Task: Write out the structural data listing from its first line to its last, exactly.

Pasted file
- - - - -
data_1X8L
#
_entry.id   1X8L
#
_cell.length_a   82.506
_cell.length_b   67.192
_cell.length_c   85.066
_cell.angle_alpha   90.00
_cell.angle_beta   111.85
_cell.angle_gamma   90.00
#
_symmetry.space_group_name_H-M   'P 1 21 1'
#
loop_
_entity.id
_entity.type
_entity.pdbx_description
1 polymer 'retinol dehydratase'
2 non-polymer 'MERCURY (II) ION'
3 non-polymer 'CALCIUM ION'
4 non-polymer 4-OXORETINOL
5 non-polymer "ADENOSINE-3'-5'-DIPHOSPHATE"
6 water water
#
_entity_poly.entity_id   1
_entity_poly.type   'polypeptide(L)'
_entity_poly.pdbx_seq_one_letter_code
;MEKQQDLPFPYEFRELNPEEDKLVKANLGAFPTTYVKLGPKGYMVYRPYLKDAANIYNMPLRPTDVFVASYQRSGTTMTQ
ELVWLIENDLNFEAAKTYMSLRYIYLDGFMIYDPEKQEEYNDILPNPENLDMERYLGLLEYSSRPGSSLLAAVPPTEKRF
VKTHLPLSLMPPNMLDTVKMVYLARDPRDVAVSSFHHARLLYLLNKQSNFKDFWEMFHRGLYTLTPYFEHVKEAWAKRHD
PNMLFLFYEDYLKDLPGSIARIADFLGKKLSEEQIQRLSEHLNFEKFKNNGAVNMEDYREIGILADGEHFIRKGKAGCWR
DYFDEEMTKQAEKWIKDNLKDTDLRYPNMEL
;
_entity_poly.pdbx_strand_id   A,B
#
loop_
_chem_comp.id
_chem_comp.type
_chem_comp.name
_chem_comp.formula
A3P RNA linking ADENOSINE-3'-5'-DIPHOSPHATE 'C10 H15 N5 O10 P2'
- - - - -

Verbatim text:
data_1X8L
#
_entry.id   1X8L
#
_cell.length_a   82.506
_cell.length_b   67.192
_cell.length_c   85.066
_cell.angle_alpha   90.00
_cell.angle_beta   111.85
_cell.angle_gamma   90.00
#
_symmetry.space_group_name_H-M   'P 1 21 1'
#
loop_
_entity.id
_entity.type
_entity.pdbx_description
1 polymer 'retinol dehydratase'
2 non-polymer 'MERCURY (II) ION'
3 non-polymer 'CALCIUM ION'
4 non-polymer 4-OXORETINOL
5 non-polymer "ADENOSINE-3'-5'-DIPHOSPHATE"
6 water water
#
_entity_poly.entity_id   1
_entity_poly.type   'polypeptide(L)'
_entity_poly.pdbx_seq_one_letter_code
;MEKQQDLPFPYEFRELNPEEDKLVKANLGAFPTTYVKLGPKGYMVYRPYLKDAANIYNMPLRPTDVFVASYQRSGTTMTQ
ELVWLIENDLNFEAAKTYMSLRYIYLDGFMIYDPEKQEEYNDILPNPENLDMERYLGLLEYSSRPGSSLLAAVPPTEKRF
VKTHLPLSLMPPNMLDTVKMVYLARDPRDVAVSSFHHARLLYLLNKQSNFKDFWEMFHRGLYTLTPYFEHVKEAWAKRHD
PNMLFLFYEDYLKDLPGSIARIADFLGKKLSEEQIQRLSEHLNFEKFKNNGAVNMEDYREIGILADGEHFIRKGKAGCWR
DYFDEEMTKQAEKWIKDNLKDTDLRYPNMEL
;
_entity_poly.pdbx_strand_id   A,B
#
loop_
_chem_comp.id
_chem_comp.type
_chem_comp.name
_chem_comp.formula
A3P RNA linking ADENOSINE-3'-5'-DIPHOSPHATE 'C10 H15 N5 O10 P2'